Yet, Mr. Obama could take some solace in the willingness of his party to stand behind him. Virtually all went along with his socialist schemes, despite the political risks. And when the polls went south (and Democrats began announcing their retirements from office), most bowed out gracefully, offering limited criticism of the President and his policies. Mr. Obama could also find comfort in the fact that none of the Democratic retirees posed a threat to his re-nomination in two years.
But all of that changed today, when Indiana's Evan Bayh announced he would not seek a third term in the Senate.
The news was stunning, to say the least. Among the Democratic incumbents up for re-election this fall, Mr. Bayh was considered one of the least vulnerable, though he certainly faced a bruising re-election battle.
In fact, while Republicans in other states were lining up to run against vulnerable Democratic incumbents, there was some question as to whom the GOP might pit against Bayh. Popular Republican Congressman Mike Pence took a pass on the race a couple of weeks ago. And, former Senator Dan Coats jumped into the fray only after it rumors of Bayh's retirement began to make the rounds. Readers may recall that Coats bowed out of a re-election bid in 1998, rather than face Mr. Bayh in the general election.
Interestingly, Mr. Coats isn't currently registered to vote in his home state, although that "problem" can be easily remedied. Since leaving the Senate more than a decade ago, Coats has worked as a lobbyist in Washington. He also served as the U.S. Ambassador to Germany under President George W. Bush, from 2001-2005.
As for Mr. Bayh, we agree (for once) with Charles Lane of the Washington Post, who believes that the "retiring" Senator is trying to avoid the looming Democratic train wreck, and re-position himself for 2012:
Quitting the Senate was a no-lose move for the presidentially ambitious Bayh, since he can now crawl away from the political wreckage for a couple of years, plausibly alleging that he tried to steer the party in a different direction -- and then be perfectly positioned to mount a centrist primary challenge to Obama in 2012, depending on circumstances.
There will be those Democrats who bid good riddance to Bayh and his coal-burning-state apostasy about cap and trade, etc. If so, they won’t need a very big tent to contain the celebration. On a more pragmatic view, Bayh’s dramatic vote of no-confidence in his own party’s leadership looks like another Massachusetts-sized political earthquake for the Democrats. Not only does it imperil the president’s short-term hopes of passing health care and other major legislation this year. It also makes it much more likely that the Republicans can pick up Bayh’s Senate seat in normally red Indiana and, with it, control of the Senate itself. If present trends continue, November could turn into a Republican rout.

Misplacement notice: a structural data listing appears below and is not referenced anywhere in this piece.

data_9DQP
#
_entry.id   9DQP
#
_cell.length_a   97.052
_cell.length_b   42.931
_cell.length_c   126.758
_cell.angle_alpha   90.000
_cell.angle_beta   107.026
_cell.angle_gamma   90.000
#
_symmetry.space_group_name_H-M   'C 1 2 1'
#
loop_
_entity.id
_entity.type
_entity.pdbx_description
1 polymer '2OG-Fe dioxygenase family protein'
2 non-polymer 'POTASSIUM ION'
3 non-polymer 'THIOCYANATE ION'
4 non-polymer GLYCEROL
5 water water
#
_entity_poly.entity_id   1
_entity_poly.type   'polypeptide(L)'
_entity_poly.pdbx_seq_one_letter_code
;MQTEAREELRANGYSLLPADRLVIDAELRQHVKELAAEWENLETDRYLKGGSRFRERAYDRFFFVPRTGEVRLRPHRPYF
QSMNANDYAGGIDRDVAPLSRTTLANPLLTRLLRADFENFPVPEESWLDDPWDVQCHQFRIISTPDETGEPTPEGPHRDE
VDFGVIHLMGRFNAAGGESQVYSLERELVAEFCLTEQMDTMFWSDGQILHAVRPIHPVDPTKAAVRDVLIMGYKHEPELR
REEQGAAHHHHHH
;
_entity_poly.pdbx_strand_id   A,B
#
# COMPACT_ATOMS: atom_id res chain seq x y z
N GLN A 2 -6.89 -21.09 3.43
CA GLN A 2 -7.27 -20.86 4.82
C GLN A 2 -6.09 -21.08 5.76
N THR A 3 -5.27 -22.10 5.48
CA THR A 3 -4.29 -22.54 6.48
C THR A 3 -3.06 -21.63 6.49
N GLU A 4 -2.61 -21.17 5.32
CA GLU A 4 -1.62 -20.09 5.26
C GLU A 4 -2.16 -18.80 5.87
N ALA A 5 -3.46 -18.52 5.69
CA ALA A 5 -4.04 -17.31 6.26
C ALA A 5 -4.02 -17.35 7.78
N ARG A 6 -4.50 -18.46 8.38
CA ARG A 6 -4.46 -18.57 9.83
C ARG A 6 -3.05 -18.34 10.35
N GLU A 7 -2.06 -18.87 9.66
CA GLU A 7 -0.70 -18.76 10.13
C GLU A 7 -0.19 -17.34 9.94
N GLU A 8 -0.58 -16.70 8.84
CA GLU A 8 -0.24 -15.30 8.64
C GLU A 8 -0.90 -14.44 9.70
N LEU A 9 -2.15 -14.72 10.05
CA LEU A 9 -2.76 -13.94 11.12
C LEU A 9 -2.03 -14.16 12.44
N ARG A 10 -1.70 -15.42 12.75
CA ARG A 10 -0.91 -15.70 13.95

Of course, there is one problem with this "theory." The Democratic base--including all those voters who show up for the early primaries and caucuses--has veered so far to the left, you can only wonder how much support Mr. Bayh would attract. On the other hand, if the economy remains in the tank (and the Obama Presidency remains a disaster area), then Evan Bayh could run well in states like Iowa, New Hampshire and the Super Tuesday primaries in the south. At that point, Mr. Obama would be in serious trouble, and the race could tilt in the challenger's favor.
Senator may also view 2012 as a "make or break" year for his presidential ambitions, despite long odds. If he waits for 2016, he would likely face a Republican incumbent, an improving economy, and a still-fractured Democratic base. Putting off a bid until 2020 would leave him out of the national spotlight for a decade, relegating him to "has been" status, and greatly impacting his fund-raising abilities.
Defeating an incumbent president from your own party is no easy task; Ted Kennedy couldn't prevent Jimmy Carter from winning re-nomination in 1980, and Ronald Reagan fell short trying to unseat Gerald Ford four years earlier. Evan Bayh would face similar obstacles in challenging Barack Obama in 2012.
But Mr. Bayh has rarely expressed doubts about his own abilities. The Senator has long viewed himself as presidential material, and his departure from Congress won't change that. He will also get plenty of encouragement from his fellow Democrats, anxious to find anyone who can rescue them from the S.S. Obama.
Put another way, we be greatly surprised if Evan Bayh didn't form some sort of exploratory committee and start visiting places like Iowa, New Hampshire and Florida on a recurring basis. He's still a long-shot to win in 2012 (and that's being charitable), but his decision to leave the Senate sends a clear signal to the anti-Obama elements in the Democratic Party. Anyone who doesn't want to go down with Captain Obama needs to find--and get behind--a candidate willing to take on a failing president. With today's announcement, Evan Bayh becomes the first Democrat to move in that direction.
He won't be the last.